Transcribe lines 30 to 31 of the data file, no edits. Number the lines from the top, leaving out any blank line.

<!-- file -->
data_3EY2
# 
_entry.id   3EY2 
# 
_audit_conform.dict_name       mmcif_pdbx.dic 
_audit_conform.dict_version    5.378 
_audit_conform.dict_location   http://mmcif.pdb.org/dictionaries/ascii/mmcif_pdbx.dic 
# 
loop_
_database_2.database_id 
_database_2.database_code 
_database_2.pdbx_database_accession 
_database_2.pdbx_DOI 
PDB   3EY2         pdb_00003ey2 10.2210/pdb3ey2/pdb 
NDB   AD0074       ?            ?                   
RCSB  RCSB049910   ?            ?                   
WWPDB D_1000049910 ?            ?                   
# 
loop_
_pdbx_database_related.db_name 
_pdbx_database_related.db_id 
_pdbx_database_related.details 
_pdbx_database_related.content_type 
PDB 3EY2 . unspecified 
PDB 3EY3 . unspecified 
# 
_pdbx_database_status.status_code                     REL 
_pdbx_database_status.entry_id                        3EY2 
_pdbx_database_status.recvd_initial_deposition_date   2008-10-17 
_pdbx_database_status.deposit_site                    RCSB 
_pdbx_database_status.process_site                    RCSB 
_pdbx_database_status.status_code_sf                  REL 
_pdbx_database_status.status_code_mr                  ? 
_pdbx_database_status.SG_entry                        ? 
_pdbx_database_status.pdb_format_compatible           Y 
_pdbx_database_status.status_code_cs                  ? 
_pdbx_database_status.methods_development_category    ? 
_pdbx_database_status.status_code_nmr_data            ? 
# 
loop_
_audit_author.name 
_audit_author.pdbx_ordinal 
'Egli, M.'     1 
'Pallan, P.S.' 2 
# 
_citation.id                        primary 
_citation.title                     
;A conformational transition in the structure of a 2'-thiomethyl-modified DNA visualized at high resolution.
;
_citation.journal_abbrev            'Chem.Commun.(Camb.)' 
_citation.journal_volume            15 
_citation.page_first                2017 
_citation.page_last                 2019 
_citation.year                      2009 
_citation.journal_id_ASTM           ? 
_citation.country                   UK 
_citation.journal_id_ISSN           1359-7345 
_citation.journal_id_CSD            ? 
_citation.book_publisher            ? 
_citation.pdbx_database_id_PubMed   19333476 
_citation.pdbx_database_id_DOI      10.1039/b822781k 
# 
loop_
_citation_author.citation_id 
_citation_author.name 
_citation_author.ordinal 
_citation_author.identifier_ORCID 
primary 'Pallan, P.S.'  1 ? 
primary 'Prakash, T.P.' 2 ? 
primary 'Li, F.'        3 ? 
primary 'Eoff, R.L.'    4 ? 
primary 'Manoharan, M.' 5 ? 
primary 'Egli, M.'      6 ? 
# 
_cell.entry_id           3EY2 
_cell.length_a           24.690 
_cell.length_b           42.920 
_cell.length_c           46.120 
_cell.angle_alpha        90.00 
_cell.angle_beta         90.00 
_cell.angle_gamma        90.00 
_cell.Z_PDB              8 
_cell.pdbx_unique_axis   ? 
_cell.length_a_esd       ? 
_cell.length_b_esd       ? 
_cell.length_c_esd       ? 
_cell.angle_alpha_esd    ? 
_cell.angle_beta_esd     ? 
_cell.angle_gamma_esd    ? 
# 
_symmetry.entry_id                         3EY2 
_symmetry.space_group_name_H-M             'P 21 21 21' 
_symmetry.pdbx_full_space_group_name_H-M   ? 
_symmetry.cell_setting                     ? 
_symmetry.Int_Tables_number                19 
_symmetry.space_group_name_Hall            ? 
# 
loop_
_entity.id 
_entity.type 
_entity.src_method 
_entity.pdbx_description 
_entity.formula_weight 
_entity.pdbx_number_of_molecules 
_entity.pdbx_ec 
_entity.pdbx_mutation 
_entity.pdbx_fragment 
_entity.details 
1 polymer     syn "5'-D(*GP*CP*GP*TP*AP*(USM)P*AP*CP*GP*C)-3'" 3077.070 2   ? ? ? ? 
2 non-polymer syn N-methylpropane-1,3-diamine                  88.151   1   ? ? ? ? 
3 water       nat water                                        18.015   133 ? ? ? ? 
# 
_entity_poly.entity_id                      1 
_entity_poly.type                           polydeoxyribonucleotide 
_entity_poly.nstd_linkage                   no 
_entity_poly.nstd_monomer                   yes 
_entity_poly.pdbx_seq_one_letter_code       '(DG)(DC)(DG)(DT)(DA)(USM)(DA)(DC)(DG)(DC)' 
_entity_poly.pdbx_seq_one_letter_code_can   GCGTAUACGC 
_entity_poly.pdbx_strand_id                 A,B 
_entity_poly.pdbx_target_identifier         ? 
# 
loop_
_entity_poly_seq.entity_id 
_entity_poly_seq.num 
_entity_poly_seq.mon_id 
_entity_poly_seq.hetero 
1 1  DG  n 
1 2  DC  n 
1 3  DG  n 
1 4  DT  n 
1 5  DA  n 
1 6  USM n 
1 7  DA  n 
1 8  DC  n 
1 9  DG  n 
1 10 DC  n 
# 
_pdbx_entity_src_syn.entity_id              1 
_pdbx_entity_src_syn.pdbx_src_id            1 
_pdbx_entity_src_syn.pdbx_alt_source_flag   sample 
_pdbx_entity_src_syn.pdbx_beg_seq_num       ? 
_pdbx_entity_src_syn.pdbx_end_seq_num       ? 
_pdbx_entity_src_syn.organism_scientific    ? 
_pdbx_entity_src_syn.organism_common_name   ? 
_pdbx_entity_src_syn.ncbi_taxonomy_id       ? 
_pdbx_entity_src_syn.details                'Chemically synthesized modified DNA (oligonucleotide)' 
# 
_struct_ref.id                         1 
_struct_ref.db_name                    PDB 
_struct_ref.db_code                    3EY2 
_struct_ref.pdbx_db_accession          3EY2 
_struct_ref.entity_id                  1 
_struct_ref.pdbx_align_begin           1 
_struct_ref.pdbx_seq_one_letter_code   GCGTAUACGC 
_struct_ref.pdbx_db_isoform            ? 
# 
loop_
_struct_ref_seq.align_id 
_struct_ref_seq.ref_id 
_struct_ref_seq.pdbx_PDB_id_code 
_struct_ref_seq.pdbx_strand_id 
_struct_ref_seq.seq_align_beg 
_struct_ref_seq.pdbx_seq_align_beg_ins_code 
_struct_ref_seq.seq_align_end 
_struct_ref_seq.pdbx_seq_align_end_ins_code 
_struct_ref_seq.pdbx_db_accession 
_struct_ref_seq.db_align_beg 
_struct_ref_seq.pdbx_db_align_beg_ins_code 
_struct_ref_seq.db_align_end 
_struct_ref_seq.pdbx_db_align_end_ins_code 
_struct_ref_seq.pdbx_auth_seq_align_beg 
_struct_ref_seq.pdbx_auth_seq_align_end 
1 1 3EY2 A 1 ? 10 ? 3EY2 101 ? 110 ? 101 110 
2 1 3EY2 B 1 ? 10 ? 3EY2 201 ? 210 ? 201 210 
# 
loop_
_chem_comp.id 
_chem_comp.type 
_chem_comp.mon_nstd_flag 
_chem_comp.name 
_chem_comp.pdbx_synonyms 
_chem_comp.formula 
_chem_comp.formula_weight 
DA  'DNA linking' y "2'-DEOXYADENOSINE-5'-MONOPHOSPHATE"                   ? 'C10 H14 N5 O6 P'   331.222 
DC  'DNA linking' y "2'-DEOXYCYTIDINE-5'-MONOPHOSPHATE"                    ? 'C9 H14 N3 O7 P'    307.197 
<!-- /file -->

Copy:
_pdbx_database_status.deposit_site                    RCSB 
_pdbx_database_status.process_site                    RCSB 